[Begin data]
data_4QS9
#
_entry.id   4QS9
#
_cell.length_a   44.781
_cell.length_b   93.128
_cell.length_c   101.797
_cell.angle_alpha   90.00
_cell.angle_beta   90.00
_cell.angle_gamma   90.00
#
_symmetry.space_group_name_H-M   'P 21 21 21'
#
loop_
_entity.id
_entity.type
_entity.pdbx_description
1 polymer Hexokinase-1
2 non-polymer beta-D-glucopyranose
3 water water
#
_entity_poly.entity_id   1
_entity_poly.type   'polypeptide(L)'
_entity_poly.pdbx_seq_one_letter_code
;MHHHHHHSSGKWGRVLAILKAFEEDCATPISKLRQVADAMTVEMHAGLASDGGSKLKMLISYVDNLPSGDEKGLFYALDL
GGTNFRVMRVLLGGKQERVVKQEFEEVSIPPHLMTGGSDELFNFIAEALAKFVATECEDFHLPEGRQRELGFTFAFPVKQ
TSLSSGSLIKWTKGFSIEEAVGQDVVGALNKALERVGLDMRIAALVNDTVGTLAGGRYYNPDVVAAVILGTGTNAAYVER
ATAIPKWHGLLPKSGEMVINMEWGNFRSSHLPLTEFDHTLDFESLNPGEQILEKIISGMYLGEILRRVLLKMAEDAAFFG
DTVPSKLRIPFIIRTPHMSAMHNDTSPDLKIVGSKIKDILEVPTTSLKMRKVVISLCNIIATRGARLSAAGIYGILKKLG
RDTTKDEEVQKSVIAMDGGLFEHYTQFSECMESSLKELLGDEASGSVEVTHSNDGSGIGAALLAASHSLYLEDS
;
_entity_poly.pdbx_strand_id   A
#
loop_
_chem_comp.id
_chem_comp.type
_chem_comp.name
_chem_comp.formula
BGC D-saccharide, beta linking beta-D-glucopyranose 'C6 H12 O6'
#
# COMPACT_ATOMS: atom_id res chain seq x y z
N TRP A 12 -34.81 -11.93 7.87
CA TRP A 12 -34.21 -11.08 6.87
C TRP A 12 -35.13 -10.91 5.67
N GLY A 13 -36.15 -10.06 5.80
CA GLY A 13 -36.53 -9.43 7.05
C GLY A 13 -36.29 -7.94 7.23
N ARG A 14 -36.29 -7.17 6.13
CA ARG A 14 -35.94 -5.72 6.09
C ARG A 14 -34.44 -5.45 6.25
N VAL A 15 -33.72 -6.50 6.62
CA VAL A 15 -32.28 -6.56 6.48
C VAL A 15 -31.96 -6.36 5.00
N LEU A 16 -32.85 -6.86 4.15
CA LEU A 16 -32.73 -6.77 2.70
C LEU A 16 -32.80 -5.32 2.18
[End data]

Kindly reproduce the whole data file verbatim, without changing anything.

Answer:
data_4QS9
#
_entry.id   4QS9
#
_cell.length_a   44.781
_cell.length_b   93.128
_cell.length_c   101.797
_cell.angle_alpha   90.00
_cell.angle_beta   90.00
_cell.angle_gamma   90.00
#
_symmetry.space_group_name_H-M   'P 21 21 21'
#
loop_
_entity.id
_entity.type
_entity.pdbx_description
1 polymer Hexokinase-1
2 non-polymer beta-D-glucopyranose
3 water water
#
_entity_poly.entity_id   1
_entity_poly.type   'polypeptide(L)'
_entity_poly.pdbx_seq_one_letter_code
;MHHHHHHSSGKWGRVLAILKAFEEDCATPISKLRQVADAMTVEMHAGLASDGGSKLKMLISYVDNLPSGDEKGLFYALDL
GGTNFRVMRVLLGGKQERVVKQEFEEVSIPPHLMTGGSDELFNFIAEALAKFVATECEDFHLPEGRQRELGFTFAFPVKQ
TSLSSGSLIKWTKGFSIEEAVGQDVVGALNKALERVGLDMRIAALVNDTVGTLAGGRYYNPDVVAAVILGTGTNAAYVER
ATAIPKWHGLLPKSGEMVINMEWGNFRSSHLPLTEFDHTLDFESLNPGEQILEKIISGMYLGEILRRVLLKMAEDAAFFG
DTVPSKLRIPFIIRTPHMSAMHNDTSPDLKIVGSKIKDILEVPTTSLKMRKVVISLCNIIATRGARLSAAGIYGILKKLG
RDTTKDEEVQKSVIAMDGGLFEHYTQFSECMESSLKELLGDEASGSVEVTHSNDGSGIGAALLAASHSLYLEDS
;
_entity_poly.pdbx_strand_id   A
#
loop_
_chem_comp.id
_chem_comp.type
_chem_comp.name
_chem_comp.formula
BGC D-saccharide, beta linking beta-D-glucopyranose 'C6 H12 O6'
#
# COMPACT_ATOMS: atom_id res chain seq x y z
N TRP A 12 -34.81 -11.93 7.87
CA TRP A 12 -34.21 -11.08 6.87
C TRP A 12 -35.13 -10.91 5.67
N GLY A 13 -36.15 -10.06 5.80
CA GLY A 13 -36.53 -9.43 7.05
C GLY A 13 -36.29 -7.94 7.23
N ARG A 14 -36.29 -7.17 6.13
CA ARG A 14 -35.94 -5.72 6.09
C ARG A 14 -34.44 -5.45 6.25
N VAL A 15 -33.72 -6.50 6.62
CA VAL A 15 -32.28 -6.56 6.48
C VAL A 15 -31.96 -6.36 5.00
N LEU A 16 -32.85 -6.86 4.15
CA LEU A 16 -32.73 -6.77 2.70
C LEU A 16 -32.80 -5.32 2.18